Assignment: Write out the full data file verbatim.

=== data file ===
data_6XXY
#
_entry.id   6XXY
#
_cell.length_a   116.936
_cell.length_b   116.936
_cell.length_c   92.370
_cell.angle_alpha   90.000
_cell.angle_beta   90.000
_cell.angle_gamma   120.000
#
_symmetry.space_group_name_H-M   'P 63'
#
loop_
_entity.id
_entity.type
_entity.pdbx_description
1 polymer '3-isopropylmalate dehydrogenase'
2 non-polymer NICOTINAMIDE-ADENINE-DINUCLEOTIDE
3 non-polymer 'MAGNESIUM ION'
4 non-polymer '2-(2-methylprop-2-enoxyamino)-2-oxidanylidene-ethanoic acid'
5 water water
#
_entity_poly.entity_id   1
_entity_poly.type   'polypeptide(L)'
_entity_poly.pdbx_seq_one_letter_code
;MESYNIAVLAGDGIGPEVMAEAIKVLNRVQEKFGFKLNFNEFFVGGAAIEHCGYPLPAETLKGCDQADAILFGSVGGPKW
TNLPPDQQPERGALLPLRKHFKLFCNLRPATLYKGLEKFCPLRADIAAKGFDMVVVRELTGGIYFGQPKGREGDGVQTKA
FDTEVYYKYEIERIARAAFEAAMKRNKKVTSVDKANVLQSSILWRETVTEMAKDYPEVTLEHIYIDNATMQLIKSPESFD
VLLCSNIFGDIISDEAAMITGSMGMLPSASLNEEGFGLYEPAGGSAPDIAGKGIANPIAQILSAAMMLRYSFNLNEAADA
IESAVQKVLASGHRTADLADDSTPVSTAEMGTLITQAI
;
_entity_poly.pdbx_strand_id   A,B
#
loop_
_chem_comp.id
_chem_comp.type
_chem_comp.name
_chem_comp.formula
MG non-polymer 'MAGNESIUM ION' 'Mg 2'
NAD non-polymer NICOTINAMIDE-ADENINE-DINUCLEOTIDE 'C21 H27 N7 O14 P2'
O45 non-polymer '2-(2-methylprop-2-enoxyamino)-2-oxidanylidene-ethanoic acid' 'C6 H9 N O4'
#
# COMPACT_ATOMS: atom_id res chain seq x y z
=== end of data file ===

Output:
data_6XXY
#
_entry.id   6XXY
#
_cell.length_a   116.936
_cell.length_b   116.936
_cell.length_c   92.370
_cell.angle_alpha   90.000
_cell.angle_beta   90.000
_cell.angle_gamma   120.000
#
_symmetry.space_group_name_H-M   'P 63'
#
loop_
_entity.id
_entity.type
_entity.pdbx_description
1 polymer '3-isopropylmalate dehydrogenase'
2 non-polymer NICOTINAMIDE-ADENINE-DINUCLEOTIDE
3 non-polymer 'MAGNESIUM ION'
4 non-polymer '2-(2-methylprop-2-enoxyamino)-2-oxidanylidene-ethanoic acid'
5 water water
#
_entity_poly.entity_id   1
_entity_poly.type   'polypeptide(L)'
_entity_poly.pdbx_seq_one_letter_code
;MESYNIAVLAGDGIGPEVMAEAIKVLNRVQEKFGFKLNFNEFFVGGAAIEHCGYPLPAETLKGCDQADAILFGSVGGPKW
TNLPPDQQPERGALLPLRKHFKLFCNLRPATLYKGLEKFCPLRADIAAKGFDMVVVRELTGGIYFGQPKGREGDGVQTKA
FDTEVYYKYEIERIARAAFEAAMKRNKKVTSVDKANVLQSSILWRETVTEMAKDYPEVTLEHIYIDNATMQLIKSPESFD
VLLCSNIFGDIISDEAAMITGSMGMLPSASLNEEGFGLYEPAGGSAPDIAGKGIANPIAQILSAAMMLRYSFNLNEAADA
IESAVQKVLASGHRTADLADDSTPVSTAEMGTLITQAI
;
_entity_poly.pdbx_strand_id   A,B
#
loop_
_chem_comp.id
_chem_comp.type
_chem_comp.name
_chem_comp.formula
MG non-polymer 'MAGNESIUM ION' 'Mg 2'
NAD non-polymer NICOTINAMIDE-ADENINE-DINUCLEOTIDE 'C21 H27 N7 O14 P2'
O45 non-polymer '2-(2-methylprop-2-enoxyamino)-2-oxidanylidene-ethanoic acid' 'C6 H9 N O4'
#
# COMPACT_ATOMS: atom_id res chain seq x y z